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Appreciating our enslaved ancestors despite the relics of the Confederacy

A Confederate statue in front of the courthouse in Columbia, N.C., with a plaque on the bottom that reads: “IN APPRECIATION OF OUR FAITHFUL SLAVES.”
Dwight Fenner
A Confederate statue in front of the courthouse in Columbia, N.C., with a plaque on the bottom that reads: “IN APPRECIATION OF OUR FAITHFUL SLAVES.”

So, this week marks the celebration of Juneteenth, which is still a fairly new holiday for me and my family.

And all the Juneteenth parties and remembrances reminded me of an article my uncle sent me recently. It’s about a group of Black citizens who filed a federal lawsuit in an attempt to get rid of a Confederate monument in Columbia, N.C., the hometown of my grandfather and his entire family. The 23-foot-high statue sits at the front of the local courthouse with a plaque on the bottom that reads: “IN APPRECIATION OF OUR FAITHFUL SLAVES.”

Full transparency, the town of Columbia rests dear in my heart. It’s just nine miles away from Creswell, where, last year around this time, I made a two- part series about the origins of my family on the Somerset Place plantation and what it could look like to honor my enslaved ancestors. A lofty goal, for sure, but it comes from a desire to actually appreciate the enslaved people that lived in the town.

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Back to the statue. Some articles mention the bust of Robert E. Lee at the center of it, but the larger monument actually commemorates a Confederate brigadier general named James Johnston Pettigrew. One of the things Pettigrew is known for is losing more than half his unit at the Battle of Gettysburg, and then a week later getting shot and killed himself during the Confederate retreat. Pettigrew’s body was buried at the family homestead (one of several plantations his family owned), though it was a place he hadn’t lived since he was 14. But he still got a whole state park named after him on the land where my ancestors were enslaved.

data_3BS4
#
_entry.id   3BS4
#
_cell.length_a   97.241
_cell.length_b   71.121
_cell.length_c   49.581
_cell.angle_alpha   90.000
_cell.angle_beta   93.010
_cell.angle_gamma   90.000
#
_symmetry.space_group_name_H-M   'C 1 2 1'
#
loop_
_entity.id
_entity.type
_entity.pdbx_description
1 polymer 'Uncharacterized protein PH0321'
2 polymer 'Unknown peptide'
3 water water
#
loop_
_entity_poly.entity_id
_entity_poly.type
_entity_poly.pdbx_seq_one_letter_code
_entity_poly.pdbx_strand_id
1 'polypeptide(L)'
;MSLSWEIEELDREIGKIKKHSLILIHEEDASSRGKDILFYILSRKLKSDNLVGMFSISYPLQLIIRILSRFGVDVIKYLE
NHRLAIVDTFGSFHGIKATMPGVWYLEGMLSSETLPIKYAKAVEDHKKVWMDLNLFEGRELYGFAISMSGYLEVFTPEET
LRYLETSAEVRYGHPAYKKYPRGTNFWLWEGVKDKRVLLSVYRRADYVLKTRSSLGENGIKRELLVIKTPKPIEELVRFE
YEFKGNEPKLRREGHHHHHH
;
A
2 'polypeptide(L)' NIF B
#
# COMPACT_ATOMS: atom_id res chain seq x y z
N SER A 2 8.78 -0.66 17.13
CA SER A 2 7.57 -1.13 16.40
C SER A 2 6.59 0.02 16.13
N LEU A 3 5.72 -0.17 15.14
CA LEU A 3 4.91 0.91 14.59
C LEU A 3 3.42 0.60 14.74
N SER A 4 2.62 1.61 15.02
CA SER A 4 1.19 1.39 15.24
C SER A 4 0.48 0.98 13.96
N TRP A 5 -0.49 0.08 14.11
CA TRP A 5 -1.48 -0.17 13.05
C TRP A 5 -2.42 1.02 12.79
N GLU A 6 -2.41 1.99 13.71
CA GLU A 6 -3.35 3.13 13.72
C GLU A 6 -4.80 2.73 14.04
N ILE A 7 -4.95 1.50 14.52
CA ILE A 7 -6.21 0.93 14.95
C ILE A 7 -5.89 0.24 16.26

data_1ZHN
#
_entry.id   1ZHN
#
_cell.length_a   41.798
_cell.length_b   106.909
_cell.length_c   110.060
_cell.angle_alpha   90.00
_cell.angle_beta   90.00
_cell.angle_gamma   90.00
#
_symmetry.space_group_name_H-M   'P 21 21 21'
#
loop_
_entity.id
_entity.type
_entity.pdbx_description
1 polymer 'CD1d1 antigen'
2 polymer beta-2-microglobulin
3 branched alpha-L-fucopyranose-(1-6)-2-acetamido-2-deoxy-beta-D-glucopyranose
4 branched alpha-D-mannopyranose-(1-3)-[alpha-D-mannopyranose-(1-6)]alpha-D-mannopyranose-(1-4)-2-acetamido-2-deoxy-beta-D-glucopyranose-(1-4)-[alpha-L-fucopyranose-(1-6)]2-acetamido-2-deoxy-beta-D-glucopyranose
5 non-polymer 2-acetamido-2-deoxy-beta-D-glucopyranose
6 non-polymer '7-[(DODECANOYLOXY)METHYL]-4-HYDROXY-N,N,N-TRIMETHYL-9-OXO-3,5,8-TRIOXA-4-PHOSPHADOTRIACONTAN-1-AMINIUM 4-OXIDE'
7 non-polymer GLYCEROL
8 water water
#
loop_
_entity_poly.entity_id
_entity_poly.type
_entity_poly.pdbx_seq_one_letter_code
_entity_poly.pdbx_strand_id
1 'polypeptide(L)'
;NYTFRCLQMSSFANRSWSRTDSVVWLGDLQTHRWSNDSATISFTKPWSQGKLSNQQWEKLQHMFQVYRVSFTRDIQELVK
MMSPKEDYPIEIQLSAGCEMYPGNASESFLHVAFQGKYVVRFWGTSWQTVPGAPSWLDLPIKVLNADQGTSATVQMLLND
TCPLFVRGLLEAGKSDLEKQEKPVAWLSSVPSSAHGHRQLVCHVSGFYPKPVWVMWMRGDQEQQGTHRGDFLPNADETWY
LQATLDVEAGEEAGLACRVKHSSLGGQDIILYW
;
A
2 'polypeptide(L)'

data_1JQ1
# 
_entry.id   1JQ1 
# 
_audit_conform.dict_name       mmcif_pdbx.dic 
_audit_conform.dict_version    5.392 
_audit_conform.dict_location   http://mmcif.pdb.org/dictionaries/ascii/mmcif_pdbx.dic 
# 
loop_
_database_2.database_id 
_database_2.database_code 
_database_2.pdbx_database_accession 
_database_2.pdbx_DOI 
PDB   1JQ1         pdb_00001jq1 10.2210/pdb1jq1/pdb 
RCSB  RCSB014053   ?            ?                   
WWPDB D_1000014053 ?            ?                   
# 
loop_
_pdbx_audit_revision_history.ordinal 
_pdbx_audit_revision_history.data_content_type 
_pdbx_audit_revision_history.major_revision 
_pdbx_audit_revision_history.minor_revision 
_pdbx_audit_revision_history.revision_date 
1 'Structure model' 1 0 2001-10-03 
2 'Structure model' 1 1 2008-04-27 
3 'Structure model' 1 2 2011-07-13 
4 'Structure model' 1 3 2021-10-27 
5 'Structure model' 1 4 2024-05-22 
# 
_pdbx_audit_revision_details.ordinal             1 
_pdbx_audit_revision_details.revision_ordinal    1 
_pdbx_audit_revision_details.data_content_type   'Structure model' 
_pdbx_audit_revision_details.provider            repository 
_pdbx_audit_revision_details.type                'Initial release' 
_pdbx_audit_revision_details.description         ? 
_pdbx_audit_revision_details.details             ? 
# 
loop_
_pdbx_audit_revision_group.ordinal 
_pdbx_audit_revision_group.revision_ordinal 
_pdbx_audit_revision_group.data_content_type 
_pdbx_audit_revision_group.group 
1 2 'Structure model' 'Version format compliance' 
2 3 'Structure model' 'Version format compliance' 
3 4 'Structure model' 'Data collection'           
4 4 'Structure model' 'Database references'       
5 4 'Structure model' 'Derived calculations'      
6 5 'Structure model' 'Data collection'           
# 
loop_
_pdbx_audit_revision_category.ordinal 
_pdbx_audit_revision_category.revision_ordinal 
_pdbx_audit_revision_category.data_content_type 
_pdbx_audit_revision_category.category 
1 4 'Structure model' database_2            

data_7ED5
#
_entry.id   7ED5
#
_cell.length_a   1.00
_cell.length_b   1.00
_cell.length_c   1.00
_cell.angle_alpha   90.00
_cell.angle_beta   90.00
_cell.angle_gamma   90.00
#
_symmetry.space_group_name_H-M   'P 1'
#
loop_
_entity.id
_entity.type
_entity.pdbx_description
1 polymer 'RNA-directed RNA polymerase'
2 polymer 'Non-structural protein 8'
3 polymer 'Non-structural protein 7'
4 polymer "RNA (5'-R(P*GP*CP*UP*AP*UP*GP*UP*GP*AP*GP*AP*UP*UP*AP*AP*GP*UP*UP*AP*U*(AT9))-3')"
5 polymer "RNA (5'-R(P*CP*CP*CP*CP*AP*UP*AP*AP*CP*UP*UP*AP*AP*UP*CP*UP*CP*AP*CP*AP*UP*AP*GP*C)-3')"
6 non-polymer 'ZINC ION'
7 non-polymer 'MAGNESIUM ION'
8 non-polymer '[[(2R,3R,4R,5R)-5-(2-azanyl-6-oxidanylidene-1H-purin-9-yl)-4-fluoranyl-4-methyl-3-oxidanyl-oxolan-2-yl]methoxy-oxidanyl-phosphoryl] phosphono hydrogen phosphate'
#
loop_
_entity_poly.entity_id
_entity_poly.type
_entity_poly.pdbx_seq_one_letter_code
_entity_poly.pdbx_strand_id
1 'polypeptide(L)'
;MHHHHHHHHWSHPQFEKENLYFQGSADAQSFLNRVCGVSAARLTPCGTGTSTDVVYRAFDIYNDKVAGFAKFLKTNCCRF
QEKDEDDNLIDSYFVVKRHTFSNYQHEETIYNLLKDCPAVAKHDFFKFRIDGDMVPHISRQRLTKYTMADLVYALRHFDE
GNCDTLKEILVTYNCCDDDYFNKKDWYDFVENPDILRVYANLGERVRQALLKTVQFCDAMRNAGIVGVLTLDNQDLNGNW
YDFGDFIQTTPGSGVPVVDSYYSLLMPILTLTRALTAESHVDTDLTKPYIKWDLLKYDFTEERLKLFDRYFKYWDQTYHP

In March of 2020, another Pettigrew statue at his death site was irreparably damaged by a truck (intentionally or unintentionally, who’s to say?). And while digging into this, I saw that it seems like the Pettigrew State Park has tried to shy away from the sticky history of its origins over time, and lean more towards conservation and camping.

That other statue dedicated to Pettigrew and the “faithful slaves” that families like his owned, has always been a peripheral blip. Honestly, I had never stopped to fully examine it when visiting family and using free internet at the library across the street. But, like the occasional Confederate flag I’d see on the way to feed ducks at the county visitor’s center with my grandpa, or the remnants of the former “colored only” balcony at the old movie theater (now a renovated cultural center), they’re all common debris of Southern sins.

The Black citizen’s group working to get rid of this racist statue has been around in some form or another since the 1940s, protecting and advocating for Black residents in the county. With members now in their 90s, they’ve had their limit of such debris. And in a town that is now overwhelmingly Black, who is the statue even for?

Now might be the time for Pettigrew’s statue to become a dismantled relic in Columbia’s Cultural Center rather than a historical taunt at its Black citizens.

This story was written by B.A. Parker and edited by Courtney Stein.

Copyright 2024 NPR

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B.A. Parker
[Copyright 2024 Aspen Public Radio]